Of the six prisoners in Yaounde being held under suspicion of homosexuality four are Catholic. There is no pastoral care or oversight. Reverend Albert tells me this is bad, that the Church – the priests and nuns and Imams serve as watchdogs. They can come in to the prison, see the abuses and make a stand against it. But that doesn’t happen here since clergy must request to see prisoners, not the other way around. Effectively these six, and their fellow LGBT prisoners have no voice.
They are alone. A deep dark endless alone like none of us can imagine.
CAMFAIDS, a human rights, health and LGBT group is doing amazing work with the prisoners. Every week or so a representative from CAMFAIDS comes to the prison to see how the LGBT population is doing. (I will call him Robert) Robert was feverishly taking notes during our talk in the Governor’s office. He was speaking to each of the prisoners getting information presumably to relay to their exiled lawyer in Washington DC. There is little else CAMFAIDS can do besides be the face in the prison’s endless wilderness, bring food when they can and offer 10 minutes of comforting conversation.
CAMFAIDS is doing this with little to no money. They are doing it grieving in the wake of their leader, Eric’s assassination. They are risking their lives and imprisonment by doing this work.
Our prisoner friends have murdered no one. The have stolen nothing. They are just babies. Albert tells them just before we leave “God has not forgotten you”. I read their faces. Their faces tell me they have heard that one before; there is no hope in any of their eyes; just fear, anger and incredible sadness. As we leave we all shake hands and embrace the prisoners who consent to be embraced.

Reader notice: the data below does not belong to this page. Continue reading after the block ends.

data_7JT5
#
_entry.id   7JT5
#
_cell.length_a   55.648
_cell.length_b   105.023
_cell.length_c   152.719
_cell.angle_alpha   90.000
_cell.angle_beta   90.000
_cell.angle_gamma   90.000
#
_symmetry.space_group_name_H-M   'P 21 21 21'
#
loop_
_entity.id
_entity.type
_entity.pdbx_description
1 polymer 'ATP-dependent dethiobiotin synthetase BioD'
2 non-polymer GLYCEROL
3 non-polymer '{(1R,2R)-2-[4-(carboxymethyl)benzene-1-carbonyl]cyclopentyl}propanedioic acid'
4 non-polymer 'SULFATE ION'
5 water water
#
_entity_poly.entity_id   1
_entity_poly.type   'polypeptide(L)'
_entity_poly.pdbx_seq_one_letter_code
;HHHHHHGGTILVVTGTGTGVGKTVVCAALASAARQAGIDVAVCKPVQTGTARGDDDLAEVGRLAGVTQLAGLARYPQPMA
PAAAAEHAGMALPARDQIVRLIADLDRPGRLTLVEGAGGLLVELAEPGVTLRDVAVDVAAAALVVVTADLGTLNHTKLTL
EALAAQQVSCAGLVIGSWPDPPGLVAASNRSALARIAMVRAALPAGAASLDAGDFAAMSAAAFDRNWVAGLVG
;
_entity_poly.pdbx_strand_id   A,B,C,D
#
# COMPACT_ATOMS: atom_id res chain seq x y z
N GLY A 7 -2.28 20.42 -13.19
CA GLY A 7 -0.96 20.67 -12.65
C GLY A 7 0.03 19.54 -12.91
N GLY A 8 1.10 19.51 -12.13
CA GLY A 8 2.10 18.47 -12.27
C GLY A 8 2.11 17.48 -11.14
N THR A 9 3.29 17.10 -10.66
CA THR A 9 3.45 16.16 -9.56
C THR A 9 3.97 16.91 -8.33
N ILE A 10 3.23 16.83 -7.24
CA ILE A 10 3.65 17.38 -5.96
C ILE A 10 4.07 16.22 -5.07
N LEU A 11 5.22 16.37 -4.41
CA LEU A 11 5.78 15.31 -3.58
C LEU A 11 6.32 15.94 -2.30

Walk into the courtyard following the guard who will let us out. She has beautiful orange and blue plaited hair and a red cell phone holster on her hip. Albert and our escorts are a bit ahead of me. I turn around to look at the surroundings. The prison officials kept us in a very sterile environment – relatively speaking. No prisoners laying on a cement floor 20 to a cell. No fights no rape. No piss and shit in buckets but I know it is all there beyond the courtyard. We had been show every courtesy by the Governor – See? We’re not so bad!
I look back once more – they took my camera so I would have to remember this all. I saw our six prisoners being led by a guard toward the far wall. Cut into that far wall was a doorway – a small one that could fit maybe two abreast if the two squeezed closely together. Just beyond that open door I could see people – many, many people through a broken down iron cell block door. Walking back and forth and back and forth – it appeared an organized moving circle of prisoners out for mandatory exercise or maybe it was just a large holding pen. But there were so many of them.
There were our six – through the cut out doorway and through the cell door held open by one of the guards, motioning them to get a move on back to the yard. One by one I watched as they all disappeared.